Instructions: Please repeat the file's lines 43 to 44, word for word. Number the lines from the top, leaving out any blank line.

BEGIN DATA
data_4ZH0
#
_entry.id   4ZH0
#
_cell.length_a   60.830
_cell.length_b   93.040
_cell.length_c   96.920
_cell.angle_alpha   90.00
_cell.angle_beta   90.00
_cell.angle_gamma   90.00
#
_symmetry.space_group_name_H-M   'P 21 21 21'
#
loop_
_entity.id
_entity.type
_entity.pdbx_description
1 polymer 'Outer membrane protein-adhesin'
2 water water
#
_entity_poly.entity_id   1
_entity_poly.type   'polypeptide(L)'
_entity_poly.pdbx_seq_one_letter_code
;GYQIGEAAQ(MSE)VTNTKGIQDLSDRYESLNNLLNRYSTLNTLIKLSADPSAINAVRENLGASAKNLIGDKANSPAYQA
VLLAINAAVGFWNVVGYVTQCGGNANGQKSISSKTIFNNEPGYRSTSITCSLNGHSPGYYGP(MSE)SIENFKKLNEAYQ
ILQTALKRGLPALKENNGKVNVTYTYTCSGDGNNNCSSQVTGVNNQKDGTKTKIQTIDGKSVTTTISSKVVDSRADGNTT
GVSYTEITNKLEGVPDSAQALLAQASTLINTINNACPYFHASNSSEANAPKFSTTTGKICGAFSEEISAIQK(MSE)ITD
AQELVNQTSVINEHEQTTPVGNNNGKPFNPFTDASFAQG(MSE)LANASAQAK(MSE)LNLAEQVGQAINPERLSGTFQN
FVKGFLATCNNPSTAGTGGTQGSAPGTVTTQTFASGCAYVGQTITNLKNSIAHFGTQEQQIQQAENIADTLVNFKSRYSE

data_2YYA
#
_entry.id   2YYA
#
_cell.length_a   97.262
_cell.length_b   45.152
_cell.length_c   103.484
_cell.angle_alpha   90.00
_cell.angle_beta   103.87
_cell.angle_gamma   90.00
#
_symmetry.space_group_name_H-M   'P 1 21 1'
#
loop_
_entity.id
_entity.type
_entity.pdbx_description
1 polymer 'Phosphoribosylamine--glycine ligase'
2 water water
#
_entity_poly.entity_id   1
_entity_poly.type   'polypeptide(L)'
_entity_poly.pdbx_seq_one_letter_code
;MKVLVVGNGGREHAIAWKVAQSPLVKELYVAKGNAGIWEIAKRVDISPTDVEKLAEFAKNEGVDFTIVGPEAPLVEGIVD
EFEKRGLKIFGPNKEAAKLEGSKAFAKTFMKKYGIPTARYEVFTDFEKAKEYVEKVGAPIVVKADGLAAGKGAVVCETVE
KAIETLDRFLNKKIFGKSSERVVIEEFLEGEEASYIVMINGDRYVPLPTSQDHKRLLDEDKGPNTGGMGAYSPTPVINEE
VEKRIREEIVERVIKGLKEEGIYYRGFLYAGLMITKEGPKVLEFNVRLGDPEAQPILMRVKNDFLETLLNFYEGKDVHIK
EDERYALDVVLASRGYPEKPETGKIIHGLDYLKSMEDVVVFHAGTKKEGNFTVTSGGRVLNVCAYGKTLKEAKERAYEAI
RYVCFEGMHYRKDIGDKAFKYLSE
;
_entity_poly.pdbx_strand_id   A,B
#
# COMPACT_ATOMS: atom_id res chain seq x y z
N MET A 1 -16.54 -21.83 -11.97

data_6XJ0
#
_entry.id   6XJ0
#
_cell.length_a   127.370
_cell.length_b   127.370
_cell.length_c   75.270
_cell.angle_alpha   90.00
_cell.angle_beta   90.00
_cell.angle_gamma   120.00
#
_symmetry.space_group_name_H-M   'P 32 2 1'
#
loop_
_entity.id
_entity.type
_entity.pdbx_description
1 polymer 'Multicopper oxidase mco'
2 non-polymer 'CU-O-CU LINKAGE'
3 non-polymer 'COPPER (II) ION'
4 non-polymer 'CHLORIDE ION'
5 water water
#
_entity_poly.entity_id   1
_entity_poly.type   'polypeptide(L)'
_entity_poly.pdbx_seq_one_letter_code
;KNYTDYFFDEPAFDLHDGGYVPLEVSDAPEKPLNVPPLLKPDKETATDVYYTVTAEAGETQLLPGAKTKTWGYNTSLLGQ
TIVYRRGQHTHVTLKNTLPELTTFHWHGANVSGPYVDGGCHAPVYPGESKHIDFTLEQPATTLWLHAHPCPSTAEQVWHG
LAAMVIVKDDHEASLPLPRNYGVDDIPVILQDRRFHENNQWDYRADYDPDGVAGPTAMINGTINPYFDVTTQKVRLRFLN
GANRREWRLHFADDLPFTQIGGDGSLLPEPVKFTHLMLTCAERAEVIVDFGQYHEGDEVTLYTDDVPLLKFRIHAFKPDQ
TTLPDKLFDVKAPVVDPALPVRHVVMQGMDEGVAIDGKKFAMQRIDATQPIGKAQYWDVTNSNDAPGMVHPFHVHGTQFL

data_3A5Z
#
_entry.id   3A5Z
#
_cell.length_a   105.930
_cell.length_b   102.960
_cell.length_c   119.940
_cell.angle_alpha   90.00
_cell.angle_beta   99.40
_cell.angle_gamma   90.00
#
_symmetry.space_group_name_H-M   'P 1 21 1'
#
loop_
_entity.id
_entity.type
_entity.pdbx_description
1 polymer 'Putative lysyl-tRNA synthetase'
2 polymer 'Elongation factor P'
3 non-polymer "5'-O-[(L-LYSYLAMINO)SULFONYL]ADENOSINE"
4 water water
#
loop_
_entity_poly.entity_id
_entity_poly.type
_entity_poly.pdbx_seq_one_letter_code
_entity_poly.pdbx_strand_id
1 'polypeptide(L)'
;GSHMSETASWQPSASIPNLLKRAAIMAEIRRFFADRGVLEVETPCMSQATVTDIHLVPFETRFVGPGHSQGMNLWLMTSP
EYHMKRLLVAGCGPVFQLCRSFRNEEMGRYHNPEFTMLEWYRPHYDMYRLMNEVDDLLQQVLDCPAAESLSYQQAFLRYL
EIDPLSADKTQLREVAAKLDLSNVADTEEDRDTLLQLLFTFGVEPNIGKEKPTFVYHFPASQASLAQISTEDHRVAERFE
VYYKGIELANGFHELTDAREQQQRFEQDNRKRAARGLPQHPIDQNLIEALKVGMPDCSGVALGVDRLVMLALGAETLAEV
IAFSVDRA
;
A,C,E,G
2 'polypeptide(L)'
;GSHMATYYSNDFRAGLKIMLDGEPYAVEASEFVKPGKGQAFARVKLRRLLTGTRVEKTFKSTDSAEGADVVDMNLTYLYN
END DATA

loop_
_entity.id